What on earth is “constructive knowledge”? And why do I need to know?
When a person has “constructive knowledge” of something - some fact - he or she is presumed (or deemed) to know that fact – in the eyes of the law of Jersey and its Courts of Justice.
“Constructive knowledge” is distinguished in Jersey Law from “actual knowledge”, where a person knows some fact because he or she can be proved to have been told it.
Let’s take an example. If a Jersey person has a bank account in St Helier and dies, the bank must not, after the death, act on any instructions even if they were given by the person before death e.g. by signing a cheque. But the bank can still act on those instructions after the death as long as it does not have actual knowledge of the death. Some years ago it was argued in court (in the UK) that a bank has constructive knowledge of a death when a death notice appears in the press – it would be presumed to have known of the death - but the court disagreed.
Look again at the above sentences in bold type written by a very learned man named Paul to Christians in Rome in around AD 57. It seems that all men and women, especially the ungodly have constructive knowledge about God.
How does that come about? The answer is there. It’s “because God has shown it to them”. (See the quote.)
But notice something far more terrible in what Paul wrote. He records, “For the wrath of God is revealed....”
Do all ungodly men, who “suppress the truth”, have constructive notice of “God’s wrath .... against [their] ungodliness and unrighteousness....”?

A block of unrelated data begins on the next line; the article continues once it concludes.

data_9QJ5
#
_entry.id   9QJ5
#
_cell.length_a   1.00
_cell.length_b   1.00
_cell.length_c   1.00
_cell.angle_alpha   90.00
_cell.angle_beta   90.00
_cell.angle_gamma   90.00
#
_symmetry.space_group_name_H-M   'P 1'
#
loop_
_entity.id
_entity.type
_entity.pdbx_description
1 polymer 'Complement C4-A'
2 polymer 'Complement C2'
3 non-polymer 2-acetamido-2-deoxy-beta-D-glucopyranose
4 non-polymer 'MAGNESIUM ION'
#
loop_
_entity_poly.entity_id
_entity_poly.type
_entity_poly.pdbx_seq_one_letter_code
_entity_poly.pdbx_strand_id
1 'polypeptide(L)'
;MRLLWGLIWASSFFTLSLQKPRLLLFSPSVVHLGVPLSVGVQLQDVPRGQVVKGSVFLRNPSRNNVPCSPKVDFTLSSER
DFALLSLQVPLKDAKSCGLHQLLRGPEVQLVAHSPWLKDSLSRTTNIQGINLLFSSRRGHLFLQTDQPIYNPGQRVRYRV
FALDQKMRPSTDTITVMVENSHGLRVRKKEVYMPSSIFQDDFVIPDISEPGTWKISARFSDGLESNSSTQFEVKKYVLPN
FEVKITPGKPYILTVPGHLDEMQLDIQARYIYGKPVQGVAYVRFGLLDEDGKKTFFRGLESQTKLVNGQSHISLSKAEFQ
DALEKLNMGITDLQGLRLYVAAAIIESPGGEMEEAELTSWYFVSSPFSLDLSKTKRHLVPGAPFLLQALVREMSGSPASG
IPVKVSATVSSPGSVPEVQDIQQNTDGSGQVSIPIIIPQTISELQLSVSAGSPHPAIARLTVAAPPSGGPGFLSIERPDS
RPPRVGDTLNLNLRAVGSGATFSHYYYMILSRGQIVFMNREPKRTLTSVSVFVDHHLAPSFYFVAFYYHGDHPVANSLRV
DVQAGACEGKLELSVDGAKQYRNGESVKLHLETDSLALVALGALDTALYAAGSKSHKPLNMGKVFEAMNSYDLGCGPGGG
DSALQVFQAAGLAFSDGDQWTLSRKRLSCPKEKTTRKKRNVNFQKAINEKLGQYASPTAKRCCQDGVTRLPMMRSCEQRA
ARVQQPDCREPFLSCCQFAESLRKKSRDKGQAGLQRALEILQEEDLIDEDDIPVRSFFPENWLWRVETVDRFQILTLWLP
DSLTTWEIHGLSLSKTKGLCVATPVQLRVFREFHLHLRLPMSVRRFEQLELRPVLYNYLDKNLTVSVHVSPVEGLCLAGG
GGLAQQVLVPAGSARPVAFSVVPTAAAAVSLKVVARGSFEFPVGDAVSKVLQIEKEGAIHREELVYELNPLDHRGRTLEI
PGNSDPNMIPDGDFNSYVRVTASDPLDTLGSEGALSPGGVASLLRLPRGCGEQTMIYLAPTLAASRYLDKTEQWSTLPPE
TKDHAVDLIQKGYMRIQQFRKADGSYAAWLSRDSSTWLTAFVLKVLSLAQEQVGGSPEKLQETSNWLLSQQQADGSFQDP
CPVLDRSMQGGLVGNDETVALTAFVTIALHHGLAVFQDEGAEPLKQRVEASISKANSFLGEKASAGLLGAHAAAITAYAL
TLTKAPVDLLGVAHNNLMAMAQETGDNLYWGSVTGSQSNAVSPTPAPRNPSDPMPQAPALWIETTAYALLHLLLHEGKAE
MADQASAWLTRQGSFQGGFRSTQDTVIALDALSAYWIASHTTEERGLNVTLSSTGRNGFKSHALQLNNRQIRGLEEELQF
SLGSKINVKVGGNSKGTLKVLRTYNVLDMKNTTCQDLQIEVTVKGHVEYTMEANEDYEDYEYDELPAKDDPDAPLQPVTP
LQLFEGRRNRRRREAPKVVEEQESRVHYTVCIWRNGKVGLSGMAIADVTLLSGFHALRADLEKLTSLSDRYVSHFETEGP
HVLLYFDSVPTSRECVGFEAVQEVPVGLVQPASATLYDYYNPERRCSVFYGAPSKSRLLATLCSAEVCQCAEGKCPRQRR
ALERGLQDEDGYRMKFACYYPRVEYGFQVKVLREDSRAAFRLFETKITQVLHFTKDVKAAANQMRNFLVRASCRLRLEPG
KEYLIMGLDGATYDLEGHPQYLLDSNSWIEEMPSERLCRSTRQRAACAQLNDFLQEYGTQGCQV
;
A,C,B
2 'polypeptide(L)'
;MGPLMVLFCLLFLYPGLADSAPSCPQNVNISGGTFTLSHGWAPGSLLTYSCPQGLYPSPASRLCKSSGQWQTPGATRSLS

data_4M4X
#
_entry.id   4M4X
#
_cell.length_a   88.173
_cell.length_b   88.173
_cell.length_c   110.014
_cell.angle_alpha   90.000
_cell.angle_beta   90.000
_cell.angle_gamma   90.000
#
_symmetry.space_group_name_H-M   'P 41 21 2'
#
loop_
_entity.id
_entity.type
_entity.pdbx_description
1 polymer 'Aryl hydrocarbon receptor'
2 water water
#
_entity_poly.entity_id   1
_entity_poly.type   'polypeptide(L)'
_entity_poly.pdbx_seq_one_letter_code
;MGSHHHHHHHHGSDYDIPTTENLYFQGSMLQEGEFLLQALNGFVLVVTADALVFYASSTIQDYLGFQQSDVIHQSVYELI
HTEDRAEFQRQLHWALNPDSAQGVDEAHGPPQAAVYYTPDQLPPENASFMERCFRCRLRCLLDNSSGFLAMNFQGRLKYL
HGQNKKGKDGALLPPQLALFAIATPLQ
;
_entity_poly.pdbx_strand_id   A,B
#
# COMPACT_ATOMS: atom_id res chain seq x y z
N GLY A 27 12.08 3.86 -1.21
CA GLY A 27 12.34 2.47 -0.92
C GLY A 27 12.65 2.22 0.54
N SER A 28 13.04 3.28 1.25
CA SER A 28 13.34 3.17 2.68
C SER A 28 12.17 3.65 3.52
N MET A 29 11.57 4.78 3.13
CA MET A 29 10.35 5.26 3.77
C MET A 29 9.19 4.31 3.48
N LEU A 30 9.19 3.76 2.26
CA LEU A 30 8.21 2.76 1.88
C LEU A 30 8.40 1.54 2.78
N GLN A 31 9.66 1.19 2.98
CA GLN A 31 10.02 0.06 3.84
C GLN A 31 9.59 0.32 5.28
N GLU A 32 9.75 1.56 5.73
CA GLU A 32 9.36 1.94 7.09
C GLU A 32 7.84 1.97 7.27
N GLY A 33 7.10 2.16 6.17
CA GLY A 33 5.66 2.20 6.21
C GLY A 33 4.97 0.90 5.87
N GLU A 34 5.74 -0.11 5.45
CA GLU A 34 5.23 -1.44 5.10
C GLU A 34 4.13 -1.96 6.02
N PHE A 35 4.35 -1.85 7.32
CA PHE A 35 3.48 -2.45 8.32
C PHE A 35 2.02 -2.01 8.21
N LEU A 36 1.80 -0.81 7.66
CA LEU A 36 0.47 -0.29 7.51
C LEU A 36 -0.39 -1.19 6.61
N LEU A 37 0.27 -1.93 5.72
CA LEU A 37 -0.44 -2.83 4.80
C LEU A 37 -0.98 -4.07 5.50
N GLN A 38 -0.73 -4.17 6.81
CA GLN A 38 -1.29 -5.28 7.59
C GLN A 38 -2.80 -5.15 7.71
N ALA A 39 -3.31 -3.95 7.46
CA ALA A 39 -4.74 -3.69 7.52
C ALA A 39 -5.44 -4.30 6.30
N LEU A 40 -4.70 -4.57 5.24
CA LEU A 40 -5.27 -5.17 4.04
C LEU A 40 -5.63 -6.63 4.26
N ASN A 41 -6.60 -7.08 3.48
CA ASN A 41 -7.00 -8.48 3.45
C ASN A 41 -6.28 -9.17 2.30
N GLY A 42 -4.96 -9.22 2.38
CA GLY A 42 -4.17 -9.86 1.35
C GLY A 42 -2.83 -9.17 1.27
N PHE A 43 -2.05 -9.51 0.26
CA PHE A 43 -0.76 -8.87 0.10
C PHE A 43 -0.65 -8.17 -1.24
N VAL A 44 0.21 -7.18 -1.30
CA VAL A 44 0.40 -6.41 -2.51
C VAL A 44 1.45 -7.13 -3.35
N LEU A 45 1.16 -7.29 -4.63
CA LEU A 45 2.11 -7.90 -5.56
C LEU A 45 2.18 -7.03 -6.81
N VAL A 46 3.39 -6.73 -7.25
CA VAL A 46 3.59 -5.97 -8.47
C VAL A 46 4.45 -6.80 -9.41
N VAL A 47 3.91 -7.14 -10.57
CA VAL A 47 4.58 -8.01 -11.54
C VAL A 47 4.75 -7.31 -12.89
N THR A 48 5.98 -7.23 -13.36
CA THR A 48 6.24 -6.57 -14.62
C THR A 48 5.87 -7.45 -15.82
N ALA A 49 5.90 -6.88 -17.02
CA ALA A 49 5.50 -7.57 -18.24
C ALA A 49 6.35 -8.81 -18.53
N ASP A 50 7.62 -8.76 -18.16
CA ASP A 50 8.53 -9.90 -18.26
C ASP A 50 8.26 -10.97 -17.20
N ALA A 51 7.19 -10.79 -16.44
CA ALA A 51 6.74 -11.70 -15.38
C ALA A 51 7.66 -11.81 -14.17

Back in 1843, Karl Marx, in an earlier work than Das Kapital, wrote, “Religion is the opiate of the people.” He believed that religion lulled the masses into accepting their (oppressed) conditions.
Much more recently, however, Czaeslaw Milosz, the Polish poet who won the 1980 Nobel Prize for literature, wrote that folk were now seeing a U-turn from Marx, “A true opium of the people is a belief in nothingness after death – the huge solace of thinking that our betrayals, greed, cowardice, murders are not going to be judged....”
It was this type of nothingness-after-death thinking that led to the deeds of Hitler and of Stalin and of so many others in the last 100 years, let alone earlier. These suppressed the truth inside them – as we do – and, in an awful, awful way they (and we) were shown the wilderness that resulted from such an internal suppression of truth.
Many folk in Jersey, though, still say, “I wish I had your faith”. But they avoid finding out more about Jesus Christ for fear they might become convinced and have to change things in their lives.
In that way we suppress the truth (for our own good) in a belief that the less that we find out about the God of Bible and His Son Jesus Christ, the more we will be able to get away with a final, desperate plea, “I didn’t know.”
The ultimate problem, however, is the legal doctrine of constructive knowledge.